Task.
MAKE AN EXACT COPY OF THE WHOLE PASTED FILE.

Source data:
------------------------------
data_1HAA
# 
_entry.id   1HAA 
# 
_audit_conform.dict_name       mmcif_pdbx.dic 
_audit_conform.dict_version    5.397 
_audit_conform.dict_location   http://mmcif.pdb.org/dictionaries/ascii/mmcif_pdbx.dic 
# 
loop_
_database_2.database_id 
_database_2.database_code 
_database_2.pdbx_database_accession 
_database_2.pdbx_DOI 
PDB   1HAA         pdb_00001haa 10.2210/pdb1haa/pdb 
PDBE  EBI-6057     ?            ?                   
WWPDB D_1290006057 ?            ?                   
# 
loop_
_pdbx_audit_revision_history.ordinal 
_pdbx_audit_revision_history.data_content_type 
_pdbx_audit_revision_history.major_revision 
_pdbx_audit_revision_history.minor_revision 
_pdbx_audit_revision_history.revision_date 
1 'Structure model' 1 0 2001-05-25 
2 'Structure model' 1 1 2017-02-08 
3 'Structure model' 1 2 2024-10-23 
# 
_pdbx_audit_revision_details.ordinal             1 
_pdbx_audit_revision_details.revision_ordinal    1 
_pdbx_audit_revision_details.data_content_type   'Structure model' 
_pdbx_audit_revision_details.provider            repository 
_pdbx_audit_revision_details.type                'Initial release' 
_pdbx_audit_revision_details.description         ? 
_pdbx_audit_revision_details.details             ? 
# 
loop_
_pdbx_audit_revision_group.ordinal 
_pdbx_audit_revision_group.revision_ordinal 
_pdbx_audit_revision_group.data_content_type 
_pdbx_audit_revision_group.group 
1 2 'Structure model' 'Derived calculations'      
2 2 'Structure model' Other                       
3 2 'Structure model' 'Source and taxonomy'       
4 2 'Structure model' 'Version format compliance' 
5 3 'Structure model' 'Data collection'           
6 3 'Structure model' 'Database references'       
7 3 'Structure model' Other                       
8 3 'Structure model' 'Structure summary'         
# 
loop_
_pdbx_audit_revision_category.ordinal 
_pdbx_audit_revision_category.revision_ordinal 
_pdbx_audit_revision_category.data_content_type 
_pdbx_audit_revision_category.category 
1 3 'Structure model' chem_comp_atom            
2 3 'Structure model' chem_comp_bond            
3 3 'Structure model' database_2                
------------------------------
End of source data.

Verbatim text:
data_1HAA
# 
_entry.id   1HAA 
# 
_audit_conform.dict_name       mmcif_pdbx.dic 
_audit_conform.dict_version    5.397 
_audit_conform.dict_location   http://mmcif.pdb.org/dictionaries/ascii/mmcif_pdbx.dic 
# 
loop_
_database_2.database_id 
_database_2.database_code 
_database_2.pdbx_database_accession 
_database_2.pdbx_DOI 
PDB   1HAA         pdb_00001haa 10.2210/pdb1haa/pdb 
PDBE  EBI-6057     ?            ?                   
WWPDB D_1290006057 ?            ?                   
# 
loop_
_pdbx_audit_revision_history.ordinal 
_pdbx_audit_revision_history.data_content_type 
_pdbx_audit_revision_history.major_revision 
_pdbx_audit_revision_history.minor_revision 
_pdbx_audit_revision_history.revision_date 
1 'Structure model' 1 0 2001-05-25 
2 'Structure model' 1 1 2017-02-08 
3 'Structure model' 1 2 2024-10-23 
# 
_pdbx_audit_revision_details.ordinal             1 
_pdbx_audit_revision_details.revision_ordinal    1 
_pdbx_audit_revision_details.data_content_type   'Structure model' 
_pdbx_audit_revision_details.provider            repository 
_pdbx_audit_revision_details.type                'Initial release' 
_pdbx_audit_revision_details.description         ? 
_pdbx_audit_revision_details.details             ? 
# 
loop_
_pdbx_audit_revision_group.ordinal 
_pdbx_audit_revision_group.revision_ordinal 
_pdbx_audit_revision_group.data_content_type 
_pdbx_audit_revision_group.group 
1 2 'Structure model' 'Derived calculations'      
2 2 'Structure model' Other                       
3 2 'Structure model' 'Source and taxonomy'       
4 2 'Structure model' 'Version format compliance' 
5 3 'Structure model' 'Data collection'           
6 3 'Structure model' 'Database references'       
7 3 'Structure model' Other                       
8 3 'Structure model' 'Structure summary'         
# 
loop_
_pdbx_audit_revision_category.ordinal 
_pdbx_audit_revision_category.revision_ordinal 
_pdbx_audit_revision_category.data_content_type 
_pdbx_audit_revision_category.category 
1 3 'Structure model' chem_comp_atom            
2 3 'Structure model' chem_comp_bond            
3 3 'Structure model' database_2                